The purpose of this paper is to investigate why do people spectate eSports on the internet. The authors define eSports (electronic sports) as “a form of sports where the primary aspects of the sport are facilitated by electronic systems; the input of players and teams as well as the output of the eSports system are mediated by human-computer interfaces.” In more practical terms, eSports refer to competitive video gaming (broadcasted on the internet).
The study employs the motivations scale for sports consumption which is one of the most widely applied measurement instruments for sports consumption in general. The questionnaire was designed and pre-tested before distributing to target respondents ( n =888). The reliability and validity of the instrument both met the commonly accepted guidelines. The model was assessed first by examining its measurement model and then the structural model.
The results indicate that escapism, acquiring knowledge about the games being played, novelty and eSports athlete aggressiveness were found to positively predict eSport spectating frequency.
During recent years, eSports (electronic sports) and video game streaming have become rapidly growing forms of new media in the internet driven by the growing provenance of (online) games and online broadcasting technologies. Today, hundreds of millions of people spectate eSports. The present investigation presents a large study on gratification-related determinants of why people spectate eSports on the internet. Moreover, the study proposes a definition for eSports and further discusses how eSports can be seen as a form of sports.
The comparison between competitive video games and modern sports is regularly subject of debate and especially among the electronic sport community. Using concepts borrowed from the sociology of sport, the paper questions the definition of e-sport through four objective and operational criteria used to define modern sports: the motor skills, the organization of competitions, the regulatory system, and the institutional governing bodies. This analysis, which mainly takes support on the competitive video game League of Legends, aims to enlighten the sportisation process of competitive video gaming.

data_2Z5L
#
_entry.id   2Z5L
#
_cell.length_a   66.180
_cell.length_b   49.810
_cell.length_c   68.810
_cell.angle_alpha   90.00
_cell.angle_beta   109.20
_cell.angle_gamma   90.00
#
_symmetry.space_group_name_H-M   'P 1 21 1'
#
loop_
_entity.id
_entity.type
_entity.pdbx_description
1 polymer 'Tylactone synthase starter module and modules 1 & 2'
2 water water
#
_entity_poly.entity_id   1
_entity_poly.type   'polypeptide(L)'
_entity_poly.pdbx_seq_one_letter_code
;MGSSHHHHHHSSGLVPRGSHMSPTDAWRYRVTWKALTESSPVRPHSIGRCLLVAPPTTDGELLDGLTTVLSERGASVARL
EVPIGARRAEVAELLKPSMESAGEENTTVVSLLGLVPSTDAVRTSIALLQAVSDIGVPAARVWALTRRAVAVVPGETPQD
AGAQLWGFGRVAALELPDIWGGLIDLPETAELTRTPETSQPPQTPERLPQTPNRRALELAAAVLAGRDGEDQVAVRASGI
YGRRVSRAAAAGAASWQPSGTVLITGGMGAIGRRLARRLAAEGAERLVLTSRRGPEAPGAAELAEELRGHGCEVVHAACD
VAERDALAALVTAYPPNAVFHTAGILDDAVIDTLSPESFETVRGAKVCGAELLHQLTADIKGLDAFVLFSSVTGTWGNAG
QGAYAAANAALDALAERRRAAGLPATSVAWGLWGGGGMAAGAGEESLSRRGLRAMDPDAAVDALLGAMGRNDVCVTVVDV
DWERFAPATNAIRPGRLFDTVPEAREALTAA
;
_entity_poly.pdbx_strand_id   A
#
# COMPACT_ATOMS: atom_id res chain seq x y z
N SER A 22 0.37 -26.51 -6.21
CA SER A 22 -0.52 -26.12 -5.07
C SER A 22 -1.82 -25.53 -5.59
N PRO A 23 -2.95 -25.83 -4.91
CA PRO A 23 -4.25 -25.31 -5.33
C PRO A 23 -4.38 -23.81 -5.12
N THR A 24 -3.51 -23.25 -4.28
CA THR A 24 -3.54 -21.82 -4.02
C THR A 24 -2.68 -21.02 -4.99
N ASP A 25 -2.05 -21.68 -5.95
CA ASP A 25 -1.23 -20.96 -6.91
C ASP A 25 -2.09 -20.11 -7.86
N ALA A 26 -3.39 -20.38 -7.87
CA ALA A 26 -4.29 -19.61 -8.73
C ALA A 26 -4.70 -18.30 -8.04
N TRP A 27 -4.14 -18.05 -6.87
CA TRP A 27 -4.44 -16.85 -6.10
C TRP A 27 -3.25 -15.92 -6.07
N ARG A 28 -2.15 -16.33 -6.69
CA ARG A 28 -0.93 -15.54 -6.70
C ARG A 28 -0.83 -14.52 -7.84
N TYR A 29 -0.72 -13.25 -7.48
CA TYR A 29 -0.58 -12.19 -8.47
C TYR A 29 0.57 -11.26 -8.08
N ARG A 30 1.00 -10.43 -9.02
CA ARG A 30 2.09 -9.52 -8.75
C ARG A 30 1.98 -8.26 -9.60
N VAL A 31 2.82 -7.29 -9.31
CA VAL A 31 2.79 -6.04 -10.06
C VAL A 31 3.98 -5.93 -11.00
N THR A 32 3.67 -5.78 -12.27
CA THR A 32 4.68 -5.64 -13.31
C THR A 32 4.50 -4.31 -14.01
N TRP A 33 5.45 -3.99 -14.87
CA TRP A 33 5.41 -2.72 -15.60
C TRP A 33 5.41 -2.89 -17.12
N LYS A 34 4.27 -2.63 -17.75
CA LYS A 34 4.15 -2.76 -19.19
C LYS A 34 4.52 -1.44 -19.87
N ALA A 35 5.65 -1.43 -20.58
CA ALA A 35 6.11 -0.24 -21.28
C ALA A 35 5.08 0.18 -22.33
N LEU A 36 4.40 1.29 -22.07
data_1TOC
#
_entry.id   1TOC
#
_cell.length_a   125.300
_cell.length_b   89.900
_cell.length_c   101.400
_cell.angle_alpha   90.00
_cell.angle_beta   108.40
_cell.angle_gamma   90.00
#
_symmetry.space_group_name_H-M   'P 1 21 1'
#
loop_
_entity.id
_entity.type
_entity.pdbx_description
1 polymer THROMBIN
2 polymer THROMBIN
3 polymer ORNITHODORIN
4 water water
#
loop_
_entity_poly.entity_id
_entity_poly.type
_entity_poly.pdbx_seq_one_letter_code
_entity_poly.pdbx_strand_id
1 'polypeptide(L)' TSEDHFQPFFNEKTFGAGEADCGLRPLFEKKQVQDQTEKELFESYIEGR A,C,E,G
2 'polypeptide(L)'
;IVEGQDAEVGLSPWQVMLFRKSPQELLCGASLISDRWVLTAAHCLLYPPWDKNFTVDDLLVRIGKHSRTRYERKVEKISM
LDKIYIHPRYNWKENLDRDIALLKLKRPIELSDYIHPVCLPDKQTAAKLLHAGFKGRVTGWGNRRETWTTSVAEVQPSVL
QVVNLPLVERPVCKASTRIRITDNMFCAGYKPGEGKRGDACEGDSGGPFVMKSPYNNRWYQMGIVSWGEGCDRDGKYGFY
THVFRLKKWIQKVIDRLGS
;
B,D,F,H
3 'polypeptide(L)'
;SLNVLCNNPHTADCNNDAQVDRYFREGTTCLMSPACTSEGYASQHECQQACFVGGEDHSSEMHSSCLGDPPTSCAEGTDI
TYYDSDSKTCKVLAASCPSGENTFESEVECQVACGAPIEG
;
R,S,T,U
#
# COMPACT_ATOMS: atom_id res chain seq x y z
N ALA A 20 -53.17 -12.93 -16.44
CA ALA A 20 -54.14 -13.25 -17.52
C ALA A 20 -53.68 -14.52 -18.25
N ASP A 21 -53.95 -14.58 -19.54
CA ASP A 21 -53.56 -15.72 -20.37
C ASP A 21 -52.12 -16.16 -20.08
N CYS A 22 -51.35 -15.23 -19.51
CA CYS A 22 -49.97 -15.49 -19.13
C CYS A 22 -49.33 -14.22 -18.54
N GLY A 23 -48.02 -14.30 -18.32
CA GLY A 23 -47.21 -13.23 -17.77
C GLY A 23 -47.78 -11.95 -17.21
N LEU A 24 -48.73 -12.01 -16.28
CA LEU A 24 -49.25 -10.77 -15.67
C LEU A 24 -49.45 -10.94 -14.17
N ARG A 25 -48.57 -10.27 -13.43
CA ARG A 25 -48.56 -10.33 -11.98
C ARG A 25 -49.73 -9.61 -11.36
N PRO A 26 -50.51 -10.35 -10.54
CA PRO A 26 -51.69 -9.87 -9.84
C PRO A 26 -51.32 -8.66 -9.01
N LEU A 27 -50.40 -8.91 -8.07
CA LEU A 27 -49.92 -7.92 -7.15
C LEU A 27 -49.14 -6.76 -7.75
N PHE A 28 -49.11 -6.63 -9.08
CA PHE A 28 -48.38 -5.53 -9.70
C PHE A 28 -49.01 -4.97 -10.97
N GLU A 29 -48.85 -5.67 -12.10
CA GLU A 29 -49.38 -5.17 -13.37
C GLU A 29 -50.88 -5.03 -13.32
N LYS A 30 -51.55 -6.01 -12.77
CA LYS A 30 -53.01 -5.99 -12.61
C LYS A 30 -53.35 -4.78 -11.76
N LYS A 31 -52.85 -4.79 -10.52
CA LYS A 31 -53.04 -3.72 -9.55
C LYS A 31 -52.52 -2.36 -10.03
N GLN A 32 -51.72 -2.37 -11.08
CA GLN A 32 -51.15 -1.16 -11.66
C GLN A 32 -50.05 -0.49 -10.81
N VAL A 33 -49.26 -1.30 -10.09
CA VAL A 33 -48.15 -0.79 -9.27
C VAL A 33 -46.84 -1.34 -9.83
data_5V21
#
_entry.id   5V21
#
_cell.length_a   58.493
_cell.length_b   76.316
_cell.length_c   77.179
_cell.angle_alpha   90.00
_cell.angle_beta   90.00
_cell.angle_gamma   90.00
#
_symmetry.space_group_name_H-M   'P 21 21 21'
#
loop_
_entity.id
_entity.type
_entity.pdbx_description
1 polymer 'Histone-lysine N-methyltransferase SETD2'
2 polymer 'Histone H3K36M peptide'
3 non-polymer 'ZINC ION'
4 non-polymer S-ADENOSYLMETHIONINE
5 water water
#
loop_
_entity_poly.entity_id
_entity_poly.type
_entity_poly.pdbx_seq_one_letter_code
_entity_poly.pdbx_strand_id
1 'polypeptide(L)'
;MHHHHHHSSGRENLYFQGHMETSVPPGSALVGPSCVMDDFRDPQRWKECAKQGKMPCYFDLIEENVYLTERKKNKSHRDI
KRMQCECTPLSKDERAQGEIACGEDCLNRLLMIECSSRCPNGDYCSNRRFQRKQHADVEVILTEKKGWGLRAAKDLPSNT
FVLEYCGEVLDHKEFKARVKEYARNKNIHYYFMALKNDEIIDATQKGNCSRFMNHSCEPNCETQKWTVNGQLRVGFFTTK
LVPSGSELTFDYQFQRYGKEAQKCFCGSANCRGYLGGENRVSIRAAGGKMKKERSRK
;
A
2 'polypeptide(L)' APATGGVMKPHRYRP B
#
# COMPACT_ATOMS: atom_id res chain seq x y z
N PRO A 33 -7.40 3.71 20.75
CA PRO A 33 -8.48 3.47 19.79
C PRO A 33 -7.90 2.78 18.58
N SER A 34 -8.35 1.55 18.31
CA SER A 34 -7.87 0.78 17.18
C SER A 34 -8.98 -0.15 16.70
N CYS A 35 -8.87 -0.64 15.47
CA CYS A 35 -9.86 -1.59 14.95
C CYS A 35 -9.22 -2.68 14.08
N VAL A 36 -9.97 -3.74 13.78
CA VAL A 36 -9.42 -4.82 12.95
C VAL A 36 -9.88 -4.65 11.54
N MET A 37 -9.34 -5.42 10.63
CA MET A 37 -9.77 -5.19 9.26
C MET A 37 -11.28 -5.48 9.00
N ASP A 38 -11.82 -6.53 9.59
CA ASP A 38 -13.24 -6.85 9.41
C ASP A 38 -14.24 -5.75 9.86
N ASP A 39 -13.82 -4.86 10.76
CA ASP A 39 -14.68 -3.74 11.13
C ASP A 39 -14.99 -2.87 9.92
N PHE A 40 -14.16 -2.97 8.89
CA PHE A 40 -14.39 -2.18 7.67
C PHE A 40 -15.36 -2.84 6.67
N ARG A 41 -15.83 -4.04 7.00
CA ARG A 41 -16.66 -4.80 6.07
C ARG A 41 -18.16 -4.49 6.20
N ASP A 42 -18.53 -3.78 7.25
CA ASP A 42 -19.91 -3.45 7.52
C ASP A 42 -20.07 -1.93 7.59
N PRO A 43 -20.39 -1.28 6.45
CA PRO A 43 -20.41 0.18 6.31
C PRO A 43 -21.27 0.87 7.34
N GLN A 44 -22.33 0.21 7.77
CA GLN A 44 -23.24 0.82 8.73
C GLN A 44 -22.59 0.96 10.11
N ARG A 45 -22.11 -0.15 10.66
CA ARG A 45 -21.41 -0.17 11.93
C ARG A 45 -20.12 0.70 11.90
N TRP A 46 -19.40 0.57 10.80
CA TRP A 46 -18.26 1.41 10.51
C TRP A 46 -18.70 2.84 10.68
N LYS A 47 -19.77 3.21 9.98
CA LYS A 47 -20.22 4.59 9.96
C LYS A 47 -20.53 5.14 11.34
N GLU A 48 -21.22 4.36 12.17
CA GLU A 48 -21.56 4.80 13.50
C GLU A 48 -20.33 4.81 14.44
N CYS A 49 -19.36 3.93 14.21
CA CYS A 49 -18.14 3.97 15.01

La comparaison entre jeux vidéo compétitifs et jeux sportifs fait régulièrement débat, et ce notamment auprès des acteurs de la communauté du sport électronique. À l’aide de concepts empruntés à la sociologie du sport, l’article propose de questionner la définition du sport électronique au regard de quatre critères objectifs et opérationnels régulièrement utilisés pour définir le jeu sportif : la pertinence motrice de l’activité, l’organisation de compétitions, le système règlementaire et le dispositif institutionnel. Cette analyse a pour objectif d’apporter un éclairage original sur le phénomène du jeu vidéo compétitif et sur le processus de sportification qui le traverse, à travers l’exemple du jeu vidéo League of Legends.
Competitive computer gaming or eSports is a phenomenon that has become a fundamental element in today's digital youth culture. So far very little effort has been made to study eSports in particular with respect to its potentials to positively influence research developments in other areas. This paper therefore tries to lay a foundation for a proper academic treatment of eSports. It presents a short overview on the history of eSports, provides a definition that is suitable for academic studies on eSports related issues and discusses first approaches to this topic that might lead to results that are applicable to problems in seemingly unrelated fields such as strategic decision making or management training.
In the following article, the author explores the notion of playing computer games as sports by sketching out the labors and sensations of Counter-Strike teams playing at pro/am e-sports local area network (LAN) tournaments. How players are engaged physically in practice and play is described in this qualitative study through the core themes of movement, haptic engagement, and the balanced body. Furthermore, the research describes how technologies in play are laboring actors too; the players and technologies in this study are rendered as networked, extended, and acting in and on the same fields of play. In asking is there a “sport” in e-sports, this study questions the legitimacy of a traditional sports ontology and simultaneously tackles the notion of engagement with computer game play as a legitimate sporting endeavor.